The next assignment for this class was to incorporate a writing style that she demonstrated into the sketch. Writing is not a strong suit for me but I thought this quote and flamingo went well together.

Last assignment for Andrea's class was to draw a collection of things. Instead of trying to compose the whole thing at once the idea was to draw one thing and then decide where to place the next thing and carry on from there. Also fun and I  used some more of my shell collection drawing with a large variety of pens, colored pencils and some watercolor.

I decided to take another little break from the class assignments and go to the Zoo. Since I was really in the class by myself at this point( the wonders of online instruction). Of course I was still trying to draw everyday so I went with a friend and we had a great time.

We decided to start off with a slower animal and this tortoise was really posing for us. This was the first sketch. Sharpie and watercolor.

Next we tried the White Rhino pair. It was getting to be pretty hot day by then and although they were further away and harder to see we didn't have to worry about them going anywhere.

Sneezy the Asian Elephant was next. He was really putting on a show for us and catching him in one pose was tricky but....

the Chimps were the most active and difficult as the sketch displays.

I resolved to do more practicing with the Schleich toys before the next zoo trip.

The last class for SBS was Liz Steel, well known for her fancy tea cups and architecture sketches.

I made a rare decision to do this one on a seperate sheet rather than in the sketchbook so I could give it to a friend. These tea cups were fairly challenging but it could be I was a little tired about then. Keeping up with a daily practice of anything is not always easy!

I did a second one for inclusion in the sketchbook.

I decided to take a break before the last assignment for Liz Steel and work on some animal sketches from the Schleich toys. Here are some crocodiles done with the Tombow pens and a little water.

African elephants in permanent pen. One of my toys wandered in to the drawing while I was taking the picture.???

I am collecting quite a menagerie of animal toys in the studio and this is not all of them!

I had some free samples of some new Derwent pens and decided to try them out, The line painter was awfully leaky or maybe it was just not a good night for drawing.

Really had some fun with this one, I drew the Border collies on one evening and the sheep the next. It reminded me of the illustrations in some of the early readers I had as a child.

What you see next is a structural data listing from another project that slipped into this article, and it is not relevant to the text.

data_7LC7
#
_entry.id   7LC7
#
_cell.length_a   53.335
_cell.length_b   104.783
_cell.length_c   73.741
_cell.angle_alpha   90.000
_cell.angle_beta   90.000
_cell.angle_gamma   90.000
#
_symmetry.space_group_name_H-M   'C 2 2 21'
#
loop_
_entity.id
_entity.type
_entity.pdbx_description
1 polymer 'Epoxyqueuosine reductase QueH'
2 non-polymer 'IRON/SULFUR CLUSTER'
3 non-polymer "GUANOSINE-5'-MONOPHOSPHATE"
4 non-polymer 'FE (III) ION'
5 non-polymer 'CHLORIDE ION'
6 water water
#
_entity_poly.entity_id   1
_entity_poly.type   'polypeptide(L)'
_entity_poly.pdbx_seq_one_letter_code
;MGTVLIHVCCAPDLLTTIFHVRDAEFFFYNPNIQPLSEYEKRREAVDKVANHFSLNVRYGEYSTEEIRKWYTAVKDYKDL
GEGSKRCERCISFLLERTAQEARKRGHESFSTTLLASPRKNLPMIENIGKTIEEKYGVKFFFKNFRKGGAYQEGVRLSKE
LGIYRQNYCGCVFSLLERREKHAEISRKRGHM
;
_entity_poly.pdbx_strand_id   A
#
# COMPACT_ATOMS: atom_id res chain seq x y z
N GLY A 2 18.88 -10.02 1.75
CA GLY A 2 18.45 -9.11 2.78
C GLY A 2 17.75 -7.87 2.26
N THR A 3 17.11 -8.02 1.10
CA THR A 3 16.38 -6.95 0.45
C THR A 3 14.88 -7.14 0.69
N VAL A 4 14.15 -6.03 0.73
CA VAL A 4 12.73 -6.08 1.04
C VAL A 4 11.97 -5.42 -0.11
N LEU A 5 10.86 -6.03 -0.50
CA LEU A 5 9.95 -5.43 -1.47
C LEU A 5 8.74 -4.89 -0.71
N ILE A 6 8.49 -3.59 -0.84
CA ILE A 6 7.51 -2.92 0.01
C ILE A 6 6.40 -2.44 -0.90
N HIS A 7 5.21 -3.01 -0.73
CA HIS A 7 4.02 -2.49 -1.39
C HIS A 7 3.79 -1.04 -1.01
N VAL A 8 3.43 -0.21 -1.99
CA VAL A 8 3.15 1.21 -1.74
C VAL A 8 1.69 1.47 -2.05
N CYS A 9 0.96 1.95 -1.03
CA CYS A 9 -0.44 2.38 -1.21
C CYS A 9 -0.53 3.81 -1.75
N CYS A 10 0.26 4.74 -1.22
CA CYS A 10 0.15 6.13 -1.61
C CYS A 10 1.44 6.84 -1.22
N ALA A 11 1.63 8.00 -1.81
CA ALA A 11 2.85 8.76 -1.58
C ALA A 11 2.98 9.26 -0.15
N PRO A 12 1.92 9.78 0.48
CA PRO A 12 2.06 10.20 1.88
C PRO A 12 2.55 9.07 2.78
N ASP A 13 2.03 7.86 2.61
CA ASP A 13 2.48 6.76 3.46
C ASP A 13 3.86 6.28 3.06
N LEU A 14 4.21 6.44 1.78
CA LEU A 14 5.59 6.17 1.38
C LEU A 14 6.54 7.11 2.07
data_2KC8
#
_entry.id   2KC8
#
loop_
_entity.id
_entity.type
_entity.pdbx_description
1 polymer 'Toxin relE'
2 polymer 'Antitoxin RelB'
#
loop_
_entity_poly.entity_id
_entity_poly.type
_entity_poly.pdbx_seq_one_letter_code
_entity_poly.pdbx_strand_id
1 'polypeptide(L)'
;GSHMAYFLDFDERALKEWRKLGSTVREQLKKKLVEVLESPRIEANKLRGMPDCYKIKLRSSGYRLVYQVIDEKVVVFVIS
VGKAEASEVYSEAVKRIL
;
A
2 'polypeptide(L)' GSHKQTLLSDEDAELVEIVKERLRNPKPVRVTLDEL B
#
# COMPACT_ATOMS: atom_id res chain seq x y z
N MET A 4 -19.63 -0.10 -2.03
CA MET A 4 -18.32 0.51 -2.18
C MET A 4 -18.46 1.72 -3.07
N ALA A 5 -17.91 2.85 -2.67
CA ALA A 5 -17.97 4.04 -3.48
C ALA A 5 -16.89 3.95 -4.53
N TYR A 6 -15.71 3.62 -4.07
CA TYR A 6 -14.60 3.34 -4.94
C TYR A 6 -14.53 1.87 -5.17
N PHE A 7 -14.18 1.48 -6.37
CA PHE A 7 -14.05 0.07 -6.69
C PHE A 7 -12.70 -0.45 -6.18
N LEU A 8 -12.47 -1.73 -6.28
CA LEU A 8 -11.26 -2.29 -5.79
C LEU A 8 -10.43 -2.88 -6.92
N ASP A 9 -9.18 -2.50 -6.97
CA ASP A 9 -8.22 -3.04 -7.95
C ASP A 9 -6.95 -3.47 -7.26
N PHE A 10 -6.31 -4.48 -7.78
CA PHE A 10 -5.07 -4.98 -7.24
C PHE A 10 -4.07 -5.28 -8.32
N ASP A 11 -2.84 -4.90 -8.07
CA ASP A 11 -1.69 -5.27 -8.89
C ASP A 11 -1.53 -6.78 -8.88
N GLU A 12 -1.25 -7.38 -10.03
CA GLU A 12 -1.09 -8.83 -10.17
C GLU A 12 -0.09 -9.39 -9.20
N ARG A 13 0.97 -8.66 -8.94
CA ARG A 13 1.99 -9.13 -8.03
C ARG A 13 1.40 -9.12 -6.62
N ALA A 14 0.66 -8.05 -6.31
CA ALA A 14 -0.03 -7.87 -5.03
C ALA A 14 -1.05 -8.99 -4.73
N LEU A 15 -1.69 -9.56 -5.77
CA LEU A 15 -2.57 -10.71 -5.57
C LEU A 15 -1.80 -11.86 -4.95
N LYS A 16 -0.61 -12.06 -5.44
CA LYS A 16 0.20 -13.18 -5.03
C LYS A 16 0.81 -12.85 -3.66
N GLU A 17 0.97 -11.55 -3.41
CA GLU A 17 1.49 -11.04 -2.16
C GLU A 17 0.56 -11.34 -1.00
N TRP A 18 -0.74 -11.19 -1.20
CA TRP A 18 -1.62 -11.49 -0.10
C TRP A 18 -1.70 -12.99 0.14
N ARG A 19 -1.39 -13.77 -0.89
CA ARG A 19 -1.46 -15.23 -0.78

Here is a real animal for a change, my Purrlie cat doing one of her best tricks. Tombow pen and watercolor.

Another one of Purrlie. She was sitting on my lap and I was covered in a quilt. Those two bumps at the bottom are my knees. I was pretty happy with this one.

For the last sketch in Liz Steel's class I drew my house. This took some time and spread out over two afternoons with permanent pen.

Then I painted it with watercolor. Very enjoyable.

With this project I had completed the second semester of SBS. The next one sounds really exciting, the title is Storytelling and it starts October 3. There will be new teachers and I'm really looking forward to it. I would be drawing anyway but find the format of a different teacher every week stimulating and pick up so many tips and information about materials and techniques without feeling overwhelmed by one teachers point of view.

The class projects are done which is satisfying but I still have a sketch a day to do.

I rarely work from a photo but this is taken loosely from a photo I took at the 108 Contemporary gallery in Tulsa during a recent weaving invitational show.

More Schleich toys...


and toys.

I am ready for another trip to the Zoo but it will have to wait till I get back from the tapestry workshop with Joan Baxter. That is going to be fabulous!!

Tombow pens again and some water.

I spent a couple of afternoons drawing my favorite lawn chair. This was actually a pretty challenging subject. Drawn with a Lamy Joy fountain pen and D'Atrements document  ink.

I painted it the next day. This was the next to last page in this handbook Journal...

and this was the last page.

Here is the Sunday September 21 sketch, my new Moose toy and day 34 of the 75 day challenge.

Not sure what todays sketch will be but I'll think of something.

Keeping busy...